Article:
Sometimes wargames are not about who wins

When it came to three of my favorite games from my youth, there was absolutely no question of who would win. We went into them knowing that the Allies would win AH’s Afrika Korps, Sauron would lose SPI’s War of the Ring, and NATO would win SPI’s World War 3. (The victor of AH’s Third Reich depended on which edition of the game you were playing; Avalon Hill kept over-compensating with each successive edition, so that the Axis always won first edition, the allies always won second, etc.) But we spent hours and hours bent over those maps, shuffling counters around, and not caring one bit.

Why? Well, there was the long-shot chance that a clever strategy (or, more likely, either lucky dice or a bone-headed mistake, and I saw it happen in all of these games) would give the predestined loser a fighting chance. But a lot of the time, those games were simply played for the sake of the game.

Afrika Korps, for example, is a flat-out race for the Axis player. Can he capture Tobruk and get the game in-hand before the overwhelming mass of Allied reinforcements comes in mid-game? If the Allies play at least a halfway decent stalling game, they’ve got it sewn up. But before those reinforcements come in, the game is a fascinating display of how to maneuver and compensate for limited resources on both sides. After that, it’s only a fascinating display of limited resources on the Axis side…

For War of the Ring, it’s nigh-unto inevitable that the Free Peoples will be able to plop the Ring in Mount Doom. The real game was the maneuvering beforehand; it was a hoot as the Sauron player to send hordes of Southrons into Gondor, sweeping all before them, while Wainriders overran Long Lake and the pitiful dwarven defenders of the Lonely Mountain. But short of a few really lucky encounters against the Fellowship (like a Balrog turning up where the Barrow-Wights belonged), it was an exercise in siege warfare until Frodo made it to the magic hex. Even “Boromir Attempts to Seize the Ring” wasn’t any great help; Boromir just turned into the character marching towards Mount Doom, and he was better able to defend himself.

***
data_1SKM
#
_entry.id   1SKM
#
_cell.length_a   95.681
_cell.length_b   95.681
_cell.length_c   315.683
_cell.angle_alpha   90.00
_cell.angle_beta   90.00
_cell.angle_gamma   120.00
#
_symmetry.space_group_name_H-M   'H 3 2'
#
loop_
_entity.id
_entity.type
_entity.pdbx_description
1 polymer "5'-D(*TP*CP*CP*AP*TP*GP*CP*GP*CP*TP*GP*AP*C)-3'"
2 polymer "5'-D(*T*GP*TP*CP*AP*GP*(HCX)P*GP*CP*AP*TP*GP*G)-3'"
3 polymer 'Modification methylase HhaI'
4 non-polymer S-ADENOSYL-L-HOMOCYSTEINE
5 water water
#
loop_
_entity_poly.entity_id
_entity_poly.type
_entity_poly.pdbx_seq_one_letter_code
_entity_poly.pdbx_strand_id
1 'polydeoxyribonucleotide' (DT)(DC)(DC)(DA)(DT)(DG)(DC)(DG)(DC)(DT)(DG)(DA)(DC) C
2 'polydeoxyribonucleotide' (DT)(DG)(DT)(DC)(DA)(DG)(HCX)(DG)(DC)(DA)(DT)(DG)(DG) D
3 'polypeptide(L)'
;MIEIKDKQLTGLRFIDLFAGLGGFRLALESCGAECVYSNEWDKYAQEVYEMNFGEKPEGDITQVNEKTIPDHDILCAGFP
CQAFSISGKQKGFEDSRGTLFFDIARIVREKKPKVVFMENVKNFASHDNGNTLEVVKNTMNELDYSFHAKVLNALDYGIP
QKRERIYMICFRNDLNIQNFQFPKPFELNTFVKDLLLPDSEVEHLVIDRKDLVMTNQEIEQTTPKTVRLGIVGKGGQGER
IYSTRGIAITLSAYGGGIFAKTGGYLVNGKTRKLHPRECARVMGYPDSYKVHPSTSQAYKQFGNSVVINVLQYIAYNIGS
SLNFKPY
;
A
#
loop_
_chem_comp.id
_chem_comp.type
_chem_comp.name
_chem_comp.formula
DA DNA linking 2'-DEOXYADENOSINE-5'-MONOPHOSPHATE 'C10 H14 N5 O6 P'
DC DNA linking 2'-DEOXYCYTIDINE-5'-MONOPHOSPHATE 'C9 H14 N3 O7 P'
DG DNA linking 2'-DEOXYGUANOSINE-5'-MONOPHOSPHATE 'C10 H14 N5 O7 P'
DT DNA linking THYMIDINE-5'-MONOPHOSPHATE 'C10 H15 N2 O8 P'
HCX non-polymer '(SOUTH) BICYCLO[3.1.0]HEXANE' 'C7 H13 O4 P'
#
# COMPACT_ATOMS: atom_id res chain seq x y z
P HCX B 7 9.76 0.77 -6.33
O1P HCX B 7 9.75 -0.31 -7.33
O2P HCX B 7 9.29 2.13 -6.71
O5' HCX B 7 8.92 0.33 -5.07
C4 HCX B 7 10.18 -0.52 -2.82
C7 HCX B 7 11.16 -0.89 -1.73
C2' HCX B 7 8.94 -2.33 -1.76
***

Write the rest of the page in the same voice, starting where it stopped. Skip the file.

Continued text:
Oh, World War 3. One of the vast line of NATO-Warsaw Pact set pieces SPI produced in the 1970’s. This one was on a global scale, with counters representing entire armies. It played much like World War 2 with Russians as the bad guys instead of Germans, and have the Russians steamroller over western Europe, only to be stymied by their complete lack of naval power (thus turning England once more into America’s staging area), but ultimately the NATO economic juggernaut proved too much for the Soviets. At which time, if you were playing using the optional nuclear warfare rules, the Soviet player simply launched all his ICBMs and the game ended in an apocalyptic draw. They didn’t even bother to include a Soviet aircraft carrier counter. The ocean was that much of a non-starter strategy for the USSR.

But even so, the fun part was playing up to the point of inevitable doom. There was a tipping point to each of those games before which they were really enjoyable. Then one side or the other slid down precipitously. But man, it was a fun ride while it lasted. At the time, I didn’t really have the wherewithal to try to balance them out. It might be fun to try. Anyone want to buy me a copy of SPI’s War of the Ring for Yule this year so I can give it a whirl?

Written by 

Wargamer and RPG'er since the 1970's, author of Adventures Dark and Deep, Castle of the Mad Archmage, and other things, and proprietor of the Greyhawk Grognard blog.

1 thought on “Sometimes wargames are not about who wins

  1. I wouldn't be willing to buy you a copy of War of the Ring, but would be willing to play the game with you since I have it, especially since we live in the same town.

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